PJM capacity prices were just and reasonable in 2007 and 2008 ¾ the first years for which PJM’s FERC-approved Reliability Pricing Model (RPM) auction set capacity prices. So ruled a unanimous panel of the US Court of Appeals for the DC Circuit in a February 8 decision. According to the court, PJM and FERC had taken adequate steps to prevent electricity generators from exercising market power to elevate prices above competitive levels. The court gave short shrift to the complaints of Maryland and New Jersey regulators, municipal utilities, and industrial consumers who alleged that RPM allowed capacity sellers to exercise market power in the 2007 and 2008 RPM auctions.
Built into RPM, the court explained, are three attributes that, in tandem, adequately prevented exercises of seller market power. First, the rules governing eligibility to bid capacity into the base auction (for delivery three years later) and incremental auctions effectively require that all capacity not otherwise committed be offered into the auction and not withheld. Second, capacity offers from suppliers determined to possess market power are supplanted in the auction by proxy offers that PJM sets at competitive levels. Third, and most important to the court, by setting prices three years in advance of any delivery obligation, the RPM auction allows and encourages new entry of competitive suppliers.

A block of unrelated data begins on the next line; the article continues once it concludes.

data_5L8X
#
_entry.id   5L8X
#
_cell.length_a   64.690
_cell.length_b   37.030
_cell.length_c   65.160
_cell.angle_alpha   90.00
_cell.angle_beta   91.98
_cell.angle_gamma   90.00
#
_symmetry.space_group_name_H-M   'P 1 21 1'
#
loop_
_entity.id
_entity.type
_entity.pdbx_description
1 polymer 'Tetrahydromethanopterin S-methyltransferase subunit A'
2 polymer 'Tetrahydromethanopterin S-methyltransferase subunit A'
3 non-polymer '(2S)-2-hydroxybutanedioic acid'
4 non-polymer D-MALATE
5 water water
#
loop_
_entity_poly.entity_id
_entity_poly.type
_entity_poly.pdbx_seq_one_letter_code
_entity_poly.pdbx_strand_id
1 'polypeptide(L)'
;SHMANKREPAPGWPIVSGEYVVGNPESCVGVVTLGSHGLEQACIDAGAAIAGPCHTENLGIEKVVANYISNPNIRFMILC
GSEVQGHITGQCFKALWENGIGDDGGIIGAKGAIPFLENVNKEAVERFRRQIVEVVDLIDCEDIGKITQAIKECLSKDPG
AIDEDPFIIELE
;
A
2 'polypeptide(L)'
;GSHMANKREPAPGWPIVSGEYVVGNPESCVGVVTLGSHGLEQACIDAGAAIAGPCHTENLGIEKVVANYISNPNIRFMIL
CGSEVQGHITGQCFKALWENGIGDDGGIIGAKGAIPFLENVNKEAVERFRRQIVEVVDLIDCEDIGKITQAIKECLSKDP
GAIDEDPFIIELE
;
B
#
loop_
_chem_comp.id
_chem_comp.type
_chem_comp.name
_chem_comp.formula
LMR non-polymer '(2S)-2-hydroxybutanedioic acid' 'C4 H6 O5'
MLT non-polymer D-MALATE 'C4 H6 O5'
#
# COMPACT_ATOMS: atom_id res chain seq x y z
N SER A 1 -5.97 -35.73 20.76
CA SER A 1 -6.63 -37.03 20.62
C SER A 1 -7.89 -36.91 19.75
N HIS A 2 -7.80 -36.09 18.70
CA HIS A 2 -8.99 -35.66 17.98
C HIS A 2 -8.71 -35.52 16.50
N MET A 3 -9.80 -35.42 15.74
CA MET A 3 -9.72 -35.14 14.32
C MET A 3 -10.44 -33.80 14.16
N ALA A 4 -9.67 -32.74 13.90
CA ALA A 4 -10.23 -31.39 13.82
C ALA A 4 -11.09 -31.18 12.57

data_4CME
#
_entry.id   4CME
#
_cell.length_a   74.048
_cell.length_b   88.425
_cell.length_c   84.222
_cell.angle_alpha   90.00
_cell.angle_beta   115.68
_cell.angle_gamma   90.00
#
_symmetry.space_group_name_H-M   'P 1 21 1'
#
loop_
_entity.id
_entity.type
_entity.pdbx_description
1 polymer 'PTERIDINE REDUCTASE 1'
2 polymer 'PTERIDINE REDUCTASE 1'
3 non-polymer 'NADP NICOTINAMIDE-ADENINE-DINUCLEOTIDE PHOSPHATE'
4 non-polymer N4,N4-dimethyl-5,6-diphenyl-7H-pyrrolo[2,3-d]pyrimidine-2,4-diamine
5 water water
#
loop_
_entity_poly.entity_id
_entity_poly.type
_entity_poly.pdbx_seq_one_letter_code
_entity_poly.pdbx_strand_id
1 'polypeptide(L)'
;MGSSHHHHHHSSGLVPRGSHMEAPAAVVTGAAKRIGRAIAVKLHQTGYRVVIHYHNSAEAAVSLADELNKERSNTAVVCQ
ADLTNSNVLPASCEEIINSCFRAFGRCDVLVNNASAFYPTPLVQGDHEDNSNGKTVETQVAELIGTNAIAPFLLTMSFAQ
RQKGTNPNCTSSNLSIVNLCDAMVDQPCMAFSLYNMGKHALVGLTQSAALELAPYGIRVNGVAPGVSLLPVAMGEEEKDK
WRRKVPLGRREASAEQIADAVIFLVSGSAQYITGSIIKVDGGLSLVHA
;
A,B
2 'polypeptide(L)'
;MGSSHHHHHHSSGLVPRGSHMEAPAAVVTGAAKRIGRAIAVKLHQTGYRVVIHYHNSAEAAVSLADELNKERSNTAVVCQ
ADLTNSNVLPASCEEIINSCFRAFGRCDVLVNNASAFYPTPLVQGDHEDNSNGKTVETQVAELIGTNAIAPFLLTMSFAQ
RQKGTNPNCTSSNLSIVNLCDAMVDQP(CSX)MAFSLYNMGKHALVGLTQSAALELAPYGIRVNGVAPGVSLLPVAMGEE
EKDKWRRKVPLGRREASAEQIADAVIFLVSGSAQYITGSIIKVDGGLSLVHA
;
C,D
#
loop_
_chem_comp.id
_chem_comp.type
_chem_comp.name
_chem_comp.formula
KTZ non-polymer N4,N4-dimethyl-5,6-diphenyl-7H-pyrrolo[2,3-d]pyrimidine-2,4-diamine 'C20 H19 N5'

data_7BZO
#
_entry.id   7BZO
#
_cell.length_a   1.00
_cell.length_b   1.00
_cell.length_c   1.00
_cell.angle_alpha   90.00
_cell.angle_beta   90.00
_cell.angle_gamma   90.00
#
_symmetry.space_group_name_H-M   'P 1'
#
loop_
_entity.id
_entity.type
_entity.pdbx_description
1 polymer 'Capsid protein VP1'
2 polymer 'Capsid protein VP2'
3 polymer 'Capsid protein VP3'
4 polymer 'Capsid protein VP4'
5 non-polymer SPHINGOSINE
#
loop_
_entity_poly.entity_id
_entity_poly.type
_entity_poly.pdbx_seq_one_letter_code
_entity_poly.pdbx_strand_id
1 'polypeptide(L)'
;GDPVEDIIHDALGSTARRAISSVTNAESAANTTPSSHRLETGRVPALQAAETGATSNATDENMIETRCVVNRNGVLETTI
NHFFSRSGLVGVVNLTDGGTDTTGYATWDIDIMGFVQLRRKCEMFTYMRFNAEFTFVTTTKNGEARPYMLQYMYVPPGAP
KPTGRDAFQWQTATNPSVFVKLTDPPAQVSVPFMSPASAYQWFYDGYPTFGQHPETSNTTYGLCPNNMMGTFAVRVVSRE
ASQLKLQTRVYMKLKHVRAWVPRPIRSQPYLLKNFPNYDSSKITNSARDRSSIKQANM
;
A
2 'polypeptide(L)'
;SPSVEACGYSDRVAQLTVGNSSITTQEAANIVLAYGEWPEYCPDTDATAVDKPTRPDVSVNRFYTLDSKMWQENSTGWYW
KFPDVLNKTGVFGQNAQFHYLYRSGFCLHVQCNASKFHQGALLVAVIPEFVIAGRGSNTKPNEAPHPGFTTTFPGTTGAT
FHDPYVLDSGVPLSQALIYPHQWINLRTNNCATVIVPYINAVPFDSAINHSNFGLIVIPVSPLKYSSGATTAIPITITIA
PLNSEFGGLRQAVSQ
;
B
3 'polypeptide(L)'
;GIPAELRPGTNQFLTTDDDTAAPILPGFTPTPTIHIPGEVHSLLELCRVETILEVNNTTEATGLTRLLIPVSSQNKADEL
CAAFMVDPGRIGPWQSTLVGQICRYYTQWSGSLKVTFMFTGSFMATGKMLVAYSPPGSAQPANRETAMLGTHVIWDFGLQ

Evidence put forward by the challengers of the 2007 and 2008 prices that RPM caused capacity prices in some locations was not proof of supra-competitive prices or the exercise of seller market power. To the contrary, the court explained, prices went up in some areas within PJM because RPM, unlike older capacity pricing regimes, accounts for transmission constraints that increase the cost of delivering electricity into those areas but not others.
Coincident with the court’s ruling upholding the ability of RPM to protect against exercises of supply-side market power, a group of power generators calling themselves the PJM Power Providers (“P3″) took aim at RPM’s ability to police the ability of buyers to exercise demand-side market power. In a February 1 complaint with FERC, P3 alleges that New Jersey and Maryland have put in place regulatory schemes that subsidize new entrants to offer capacity (and energy in the case of Maryland) at below competitive prices, which discriminates against existing capacity suppliers and, P3 argues, will prevent new entry in the long run. FERC is expected to rule on this complaint possibly as early as this summer.